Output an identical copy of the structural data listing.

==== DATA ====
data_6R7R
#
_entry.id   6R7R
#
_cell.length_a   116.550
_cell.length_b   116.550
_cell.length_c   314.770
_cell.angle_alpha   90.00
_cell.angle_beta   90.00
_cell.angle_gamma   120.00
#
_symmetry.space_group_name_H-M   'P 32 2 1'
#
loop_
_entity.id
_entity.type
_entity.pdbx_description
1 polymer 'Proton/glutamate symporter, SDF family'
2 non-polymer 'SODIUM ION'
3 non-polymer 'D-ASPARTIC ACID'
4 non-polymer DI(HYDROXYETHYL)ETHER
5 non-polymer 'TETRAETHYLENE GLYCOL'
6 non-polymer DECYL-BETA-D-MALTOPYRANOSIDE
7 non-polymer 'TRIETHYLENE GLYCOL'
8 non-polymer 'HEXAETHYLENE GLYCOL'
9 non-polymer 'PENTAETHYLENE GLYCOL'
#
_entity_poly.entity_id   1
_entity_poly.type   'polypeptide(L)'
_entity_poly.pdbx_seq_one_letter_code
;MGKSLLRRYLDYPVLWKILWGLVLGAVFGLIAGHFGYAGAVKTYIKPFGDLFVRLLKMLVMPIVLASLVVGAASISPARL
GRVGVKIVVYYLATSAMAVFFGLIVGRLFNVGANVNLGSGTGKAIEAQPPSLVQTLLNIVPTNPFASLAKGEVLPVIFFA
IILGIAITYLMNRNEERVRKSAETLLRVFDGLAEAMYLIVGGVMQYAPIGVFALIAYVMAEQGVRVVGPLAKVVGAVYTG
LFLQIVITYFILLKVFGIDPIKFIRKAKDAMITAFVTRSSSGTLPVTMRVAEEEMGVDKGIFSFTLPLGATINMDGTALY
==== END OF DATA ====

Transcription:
data_6R7R
#
_entry.id   6R7R
#
_cell.length_a   116.550
_cell.length_b   116.550
_cell.length_c   314.770
_cell.angle_alpha   90.00
_cell.angle_beta   90.00
_cell.angle_gamma   120.00
#
_symmetry.space_group_name_H-M   'P 32 2 1'
#
loop_
_entity.id
_entity.type
_entity.pdbx_description
1 polymer 'Proton/glutamate symporter, SDF family'
2 non-polymer 'SODIUM ION'
3 non-polymer 'D-ASPARTIC ACID'
4 non-polymer DI(HYDROXYETHYL)ETHER
5 non-polymer 'TETRAETHYLENE GLYCOL'
6 non-polymer DECYL-BETA-D-MALTOPYRANOSIDE
7 non-polymer 'TRIETHYLENE GLYCOL'
8 non-polymer 'HEXAETHYLENE GLYCOL'
9 non-polymer 'PENTAETHYLENE GLYCOL'
#
_entity_poly.entity_id   1
_entity_poly.type   'polypeptide(L)'
_entity_poly.pdbx_seq_one_letter_code
;MGKSLLRRYLDYPVLWKILWGLVLGAVFGLIAGHFGYAGAVKTYIKPFGDLFVRLLKMLVMPIVLASLVVGAASISPARL
GRVGVKIVVYYLATSAMAVFFGLIVGRLFNVGANVNLGSGTGKAIEAQPPSLVQTLLNIVPTNPFASLAKGEVLPVIFFA
IILGIAITYLMNRNEERVRKSAETLLRVFDGLAEAMYLIVGGVMQYAPIGVFALIAYVMAEQGVRVVGPLAKVVGAVYTG
LFLQIVITYFILLKVFGIDPIKFIRKAKDAMITAFVTRSSSGTLPVTMRVAEEEMGVDKGIFSFTLPLGATINMDGTALY